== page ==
Which NFL tacklers "rate" best?

Updated: May 31, 2002, 2:30 PM ET
By by Michael Hammer, STATS. Inc.
The Monsters of the Midway. The Steel Curtain. The Purple People Eaters. The Orange Crush.

Those titles call to mind some of the most dominant defenses in the history of the NFL, units that propelled their respective teams to lofty playoff heights. Glorious nicknames aside, it always has been fairly easy to quantify the contribution of a defensive unit to a team's overall success. What continues to be more challenging, however, is to quantify the contribution of a defensive player to his unit's overall success. Interceptions and sacks are the only "official" statistics tracked for individual defenders, but these stats only reflect defensive performance on a handful of plays. While one may choose to consider "unofficial" tackle and assist totals, even those fall short of providing a true indication of a player's overall contribution. For example, on paper, an assist on a tackle 30 yards down field is of equal weight to an assist of a tackle made in the backfield.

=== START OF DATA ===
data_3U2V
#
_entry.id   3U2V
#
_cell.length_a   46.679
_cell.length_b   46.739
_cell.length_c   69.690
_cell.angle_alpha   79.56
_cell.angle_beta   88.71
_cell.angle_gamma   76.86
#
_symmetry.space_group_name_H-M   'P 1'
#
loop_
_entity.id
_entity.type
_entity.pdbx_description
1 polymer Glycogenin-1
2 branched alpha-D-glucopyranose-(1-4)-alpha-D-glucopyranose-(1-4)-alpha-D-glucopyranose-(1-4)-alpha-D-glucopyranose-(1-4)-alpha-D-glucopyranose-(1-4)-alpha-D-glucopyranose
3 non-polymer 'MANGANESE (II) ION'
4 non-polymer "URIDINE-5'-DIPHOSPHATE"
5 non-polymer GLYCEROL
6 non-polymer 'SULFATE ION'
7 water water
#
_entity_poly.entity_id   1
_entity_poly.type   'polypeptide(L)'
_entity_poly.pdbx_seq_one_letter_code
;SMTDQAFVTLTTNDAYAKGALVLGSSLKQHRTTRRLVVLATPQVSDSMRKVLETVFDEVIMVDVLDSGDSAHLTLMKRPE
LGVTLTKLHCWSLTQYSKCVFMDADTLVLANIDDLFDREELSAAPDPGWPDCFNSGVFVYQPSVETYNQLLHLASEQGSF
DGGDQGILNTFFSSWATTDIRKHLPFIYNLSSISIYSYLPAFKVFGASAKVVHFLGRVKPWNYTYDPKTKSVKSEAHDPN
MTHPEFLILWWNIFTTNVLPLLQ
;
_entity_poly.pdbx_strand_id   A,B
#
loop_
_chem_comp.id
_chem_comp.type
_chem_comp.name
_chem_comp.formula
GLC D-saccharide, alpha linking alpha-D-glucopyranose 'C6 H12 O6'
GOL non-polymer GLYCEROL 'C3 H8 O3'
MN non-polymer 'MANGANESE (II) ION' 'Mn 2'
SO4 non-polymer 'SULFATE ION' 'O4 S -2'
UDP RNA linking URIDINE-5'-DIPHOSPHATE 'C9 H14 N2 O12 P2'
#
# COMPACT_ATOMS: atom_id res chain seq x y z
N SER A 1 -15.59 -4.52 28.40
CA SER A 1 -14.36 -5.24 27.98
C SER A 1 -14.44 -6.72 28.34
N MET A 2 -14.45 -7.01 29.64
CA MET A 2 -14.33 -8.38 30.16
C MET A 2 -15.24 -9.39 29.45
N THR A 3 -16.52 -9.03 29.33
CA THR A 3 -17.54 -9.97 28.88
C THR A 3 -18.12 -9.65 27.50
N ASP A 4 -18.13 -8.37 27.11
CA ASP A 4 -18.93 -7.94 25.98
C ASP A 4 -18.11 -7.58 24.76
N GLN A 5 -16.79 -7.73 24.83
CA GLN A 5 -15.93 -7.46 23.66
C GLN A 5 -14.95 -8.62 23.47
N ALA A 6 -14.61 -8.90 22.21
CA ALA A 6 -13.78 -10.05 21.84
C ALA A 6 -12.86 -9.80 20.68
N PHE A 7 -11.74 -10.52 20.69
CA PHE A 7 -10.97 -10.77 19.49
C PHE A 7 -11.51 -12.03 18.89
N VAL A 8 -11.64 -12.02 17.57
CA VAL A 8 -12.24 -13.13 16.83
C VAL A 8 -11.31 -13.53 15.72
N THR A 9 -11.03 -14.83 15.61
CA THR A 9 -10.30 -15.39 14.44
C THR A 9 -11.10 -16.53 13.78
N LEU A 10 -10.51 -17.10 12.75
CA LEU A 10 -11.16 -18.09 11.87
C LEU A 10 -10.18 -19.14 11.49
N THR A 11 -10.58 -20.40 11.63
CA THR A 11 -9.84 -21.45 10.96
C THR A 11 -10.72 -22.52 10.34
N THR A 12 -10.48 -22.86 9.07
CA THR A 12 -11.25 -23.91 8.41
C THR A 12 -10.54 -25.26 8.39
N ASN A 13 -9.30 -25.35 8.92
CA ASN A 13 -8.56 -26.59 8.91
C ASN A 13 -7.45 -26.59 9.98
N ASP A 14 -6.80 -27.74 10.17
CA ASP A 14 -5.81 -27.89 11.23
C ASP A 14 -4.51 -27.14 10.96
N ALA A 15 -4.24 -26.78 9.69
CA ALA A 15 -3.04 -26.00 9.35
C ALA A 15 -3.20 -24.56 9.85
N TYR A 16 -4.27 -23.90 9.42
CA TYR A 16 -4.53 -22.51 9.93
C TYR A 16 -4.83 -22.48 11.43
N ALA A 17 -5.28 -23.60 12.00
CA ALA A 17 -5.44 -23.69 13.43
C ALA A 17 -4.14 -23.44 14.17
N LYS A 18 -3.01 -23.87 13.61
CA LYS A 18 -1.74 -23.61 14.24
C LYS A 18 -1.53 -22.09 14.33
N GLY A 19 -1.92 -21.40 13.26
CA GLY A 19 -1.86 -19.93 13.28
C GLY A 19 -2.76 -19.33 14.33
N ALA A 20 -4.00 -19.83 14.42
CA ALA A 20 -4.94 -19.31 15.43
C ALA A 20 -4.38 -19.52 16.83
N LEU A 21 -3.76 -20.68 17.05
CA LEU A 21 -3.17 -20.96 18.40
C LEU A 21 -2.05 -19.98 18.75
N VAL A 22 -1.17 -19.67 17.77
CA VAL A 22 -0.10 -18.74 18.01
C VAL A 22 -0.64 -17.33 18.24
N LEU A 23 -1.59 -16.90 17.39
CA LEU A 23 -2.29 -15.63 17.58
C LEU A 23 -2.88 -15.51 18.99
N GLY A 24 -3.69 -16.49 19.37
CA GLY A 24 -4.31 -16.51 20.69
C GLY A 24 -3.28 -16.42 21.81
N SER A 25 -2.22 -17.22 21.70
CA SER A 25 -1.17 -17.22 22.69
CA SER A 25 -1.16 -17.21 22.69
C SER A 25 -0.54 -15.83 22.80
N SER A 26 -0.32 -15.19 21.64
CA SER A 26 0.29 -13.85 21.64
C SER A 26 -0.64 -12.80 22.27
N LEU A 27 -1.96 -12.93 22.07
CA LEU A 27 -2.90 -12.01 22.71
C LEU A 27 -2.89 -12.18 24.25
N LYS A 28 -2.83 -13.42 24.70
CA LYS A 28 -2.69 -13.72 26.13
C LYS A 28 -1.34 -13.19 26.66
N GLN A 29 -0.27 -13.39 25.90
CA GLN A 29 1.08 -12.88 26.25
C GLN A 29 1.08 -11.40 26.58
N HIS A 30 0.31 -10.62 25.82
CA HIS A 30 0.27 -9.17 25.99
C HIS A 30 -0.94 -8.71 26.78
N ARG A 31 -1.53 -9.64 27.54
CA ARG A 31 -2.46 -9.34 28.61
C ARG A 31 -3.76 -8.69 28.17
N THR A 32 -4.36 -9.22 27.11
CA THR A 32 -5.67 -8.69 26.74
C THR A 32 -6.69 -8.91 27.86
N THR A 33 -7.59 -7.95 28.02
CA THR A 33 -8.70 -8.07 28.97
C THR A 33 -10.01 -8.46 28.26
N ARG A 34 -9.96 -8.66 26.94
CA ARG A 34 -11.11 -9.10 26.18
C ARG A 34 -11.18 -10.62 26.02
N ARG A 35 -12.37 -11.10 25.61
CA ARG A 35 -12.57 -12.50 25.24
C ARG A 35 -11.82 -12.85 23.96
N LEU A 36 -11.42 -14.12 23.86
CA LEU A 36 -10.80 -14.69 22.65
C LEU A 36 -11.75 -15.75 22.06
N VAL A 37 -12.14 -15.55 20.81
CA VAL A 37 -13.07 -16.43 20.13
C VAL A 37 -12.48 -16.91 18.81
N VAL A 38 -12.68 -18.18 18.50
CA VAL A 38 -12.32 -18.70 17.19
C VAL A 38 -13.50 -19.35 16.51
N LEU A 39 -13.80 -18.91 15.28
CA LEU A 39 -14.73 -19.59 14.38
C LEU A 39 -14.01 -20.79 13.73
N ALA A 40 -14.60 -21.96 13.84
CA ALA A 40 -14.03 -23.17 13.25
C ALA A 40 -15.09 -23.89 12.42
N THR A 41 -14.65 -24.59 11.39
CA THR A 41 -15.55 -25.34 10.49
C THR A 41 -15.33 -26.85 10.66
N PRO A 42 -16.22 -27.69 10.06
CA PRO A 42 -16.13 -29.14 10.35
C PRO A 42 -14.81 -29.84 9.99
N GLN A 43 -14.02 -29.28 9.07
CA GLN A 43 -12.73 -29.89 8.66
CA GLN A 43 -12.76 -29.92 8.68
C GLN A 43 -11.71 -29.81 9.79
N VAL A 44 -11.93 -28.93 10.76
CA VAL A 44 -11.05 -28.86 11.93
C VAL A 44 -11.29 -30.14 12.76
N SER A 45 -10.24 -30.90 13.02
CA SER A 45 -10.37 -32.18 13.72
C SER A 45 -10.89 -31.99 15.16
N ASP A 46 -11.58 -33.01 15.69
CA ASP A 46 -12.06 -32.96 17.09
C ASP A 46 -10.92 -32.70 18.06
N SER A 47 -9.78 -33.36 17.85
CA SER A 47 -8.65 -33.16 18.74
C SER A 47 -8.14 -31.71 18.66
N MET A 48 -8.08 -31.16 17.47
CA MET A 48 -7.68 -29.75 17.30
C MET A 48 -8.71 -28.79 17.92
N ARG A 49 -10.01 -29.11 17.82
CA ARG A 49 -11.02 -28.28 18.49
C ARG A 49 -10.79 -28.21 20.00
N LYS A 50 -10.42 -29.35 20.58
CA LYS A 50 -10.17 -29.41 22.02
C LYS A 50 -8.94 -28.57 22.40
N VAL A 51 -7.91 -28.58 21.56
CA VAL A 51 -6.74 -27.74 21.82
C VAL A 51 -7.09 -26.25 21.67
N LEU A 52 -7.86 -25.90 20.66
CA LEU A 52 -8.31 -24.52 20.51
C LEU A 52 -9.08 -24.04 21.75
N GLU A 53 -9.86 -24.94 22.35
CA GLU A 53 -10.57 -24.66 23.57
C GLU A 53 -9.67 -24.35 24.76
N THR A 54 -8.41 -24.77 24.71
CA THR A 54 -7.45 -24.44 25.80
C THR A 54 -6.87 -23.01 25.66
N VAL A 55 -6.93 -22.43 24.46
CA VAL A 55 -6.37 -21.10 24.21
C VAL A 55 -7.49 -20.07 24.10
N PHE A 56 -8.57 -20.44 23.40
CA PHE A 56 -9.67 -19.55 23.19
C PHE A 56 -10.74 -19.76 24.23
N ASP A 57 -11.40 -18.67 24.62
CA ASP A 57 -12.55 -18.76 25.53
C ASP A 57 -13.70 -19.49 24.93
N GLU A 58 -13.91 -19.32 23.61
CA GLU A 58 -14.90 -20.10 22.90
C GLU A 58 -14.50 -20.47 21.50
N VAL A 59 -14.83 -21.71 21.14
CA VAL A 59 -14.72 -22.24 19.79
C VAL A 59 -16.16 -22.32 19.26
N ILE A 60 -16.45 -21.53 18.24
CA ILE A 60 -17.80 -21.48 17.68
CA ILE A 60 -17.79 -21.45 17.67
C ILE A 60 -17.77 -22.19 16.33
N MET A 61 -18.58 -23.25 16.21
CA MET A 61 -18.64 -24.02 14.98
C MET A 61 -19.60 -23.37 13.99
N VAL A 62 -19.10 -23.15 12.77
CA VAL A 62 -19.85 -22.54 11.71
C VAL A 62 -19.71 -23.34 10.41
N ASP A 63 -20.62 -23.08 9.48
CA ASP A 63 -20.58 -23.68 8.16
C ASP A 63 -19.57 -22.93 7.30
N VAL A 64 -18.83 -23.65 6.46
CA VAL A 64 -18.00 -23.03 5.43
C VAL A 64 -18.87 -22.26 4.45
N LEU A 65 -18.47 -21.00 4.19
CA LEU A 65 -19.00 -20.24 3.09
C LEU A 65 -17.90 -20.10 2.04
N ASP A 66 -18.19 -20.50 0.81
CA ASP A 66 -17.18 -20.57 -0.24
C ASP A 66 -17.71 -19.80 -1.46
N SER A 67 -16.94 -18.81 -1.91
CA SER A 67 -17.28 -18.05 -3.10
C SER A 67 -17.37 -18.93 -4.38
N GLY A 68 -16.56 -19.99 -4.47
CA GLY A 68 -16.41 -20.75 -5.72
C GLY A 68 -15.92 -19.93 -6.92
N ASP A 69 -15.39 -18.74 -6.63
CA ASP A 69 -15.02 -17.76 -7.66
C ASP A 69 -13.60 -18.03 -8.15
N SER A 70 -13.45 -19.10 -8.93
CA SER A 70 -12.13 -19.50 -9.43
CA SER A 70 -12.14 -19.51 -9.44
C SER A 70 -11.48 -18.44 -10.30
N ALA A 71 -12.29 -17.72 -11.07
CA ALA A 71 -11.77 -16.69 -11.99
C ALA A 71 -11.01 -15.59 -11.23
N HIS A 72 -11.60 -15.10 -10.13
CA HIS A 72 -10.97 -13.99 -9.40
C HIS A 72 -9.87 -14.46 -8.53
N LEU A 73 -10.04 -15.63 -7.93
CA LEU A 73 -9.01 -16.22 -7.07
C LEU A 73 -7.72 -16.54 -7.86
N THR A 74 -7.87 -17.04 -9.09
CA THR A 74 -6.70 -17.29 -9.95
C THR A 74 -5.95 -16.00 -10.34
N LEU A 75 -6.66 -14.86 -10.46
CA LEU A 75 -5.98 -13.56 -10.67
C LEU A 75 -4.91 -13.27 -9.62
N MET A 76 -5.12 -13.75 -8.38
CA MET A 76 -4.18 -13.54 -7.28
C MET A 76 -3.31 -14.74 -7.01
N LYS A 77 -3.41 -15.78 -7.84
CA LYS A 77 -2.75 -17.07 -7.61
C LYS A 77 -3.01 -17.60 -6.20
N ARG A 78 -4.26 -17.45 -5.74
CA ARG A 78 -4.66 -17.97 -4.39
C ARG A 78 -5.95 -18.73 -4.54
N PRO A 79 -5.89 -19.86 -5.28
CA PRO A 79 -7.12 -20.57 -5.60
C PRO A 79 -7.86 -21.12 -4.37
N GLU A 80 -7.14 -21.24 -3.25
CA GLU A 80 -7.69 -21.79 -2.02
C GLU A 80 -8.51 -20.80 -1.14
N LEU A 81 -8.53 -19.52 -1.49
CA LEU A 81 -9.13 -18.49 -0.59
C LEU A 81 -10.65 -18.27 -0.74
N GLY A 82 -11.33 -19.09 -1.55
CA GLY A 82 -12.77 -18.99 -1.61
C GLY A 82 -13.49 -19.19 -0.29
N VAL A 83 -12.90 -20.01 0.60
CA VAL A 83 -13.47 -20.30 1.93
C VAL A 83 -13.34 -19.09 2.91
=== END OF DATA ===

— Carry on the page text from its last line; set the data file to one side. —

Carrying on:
Among current NFL defenders, Baltimore's Ray Lewis deservedly grabs plenty of votes as for being heads above the rest when it comes to making plays, especially the big, game-turning type plays. Still, quite a controversy raged last season when Steelers running back Jerome Bettis suggested that Takeo Spikes of the Bengals was every bit as good as Lewis. Is there any way to evaluate such claims, given the scarcity of available data? Are the total tackles and assists all we have to go on, and how well do they reflect meaningful on-field performance?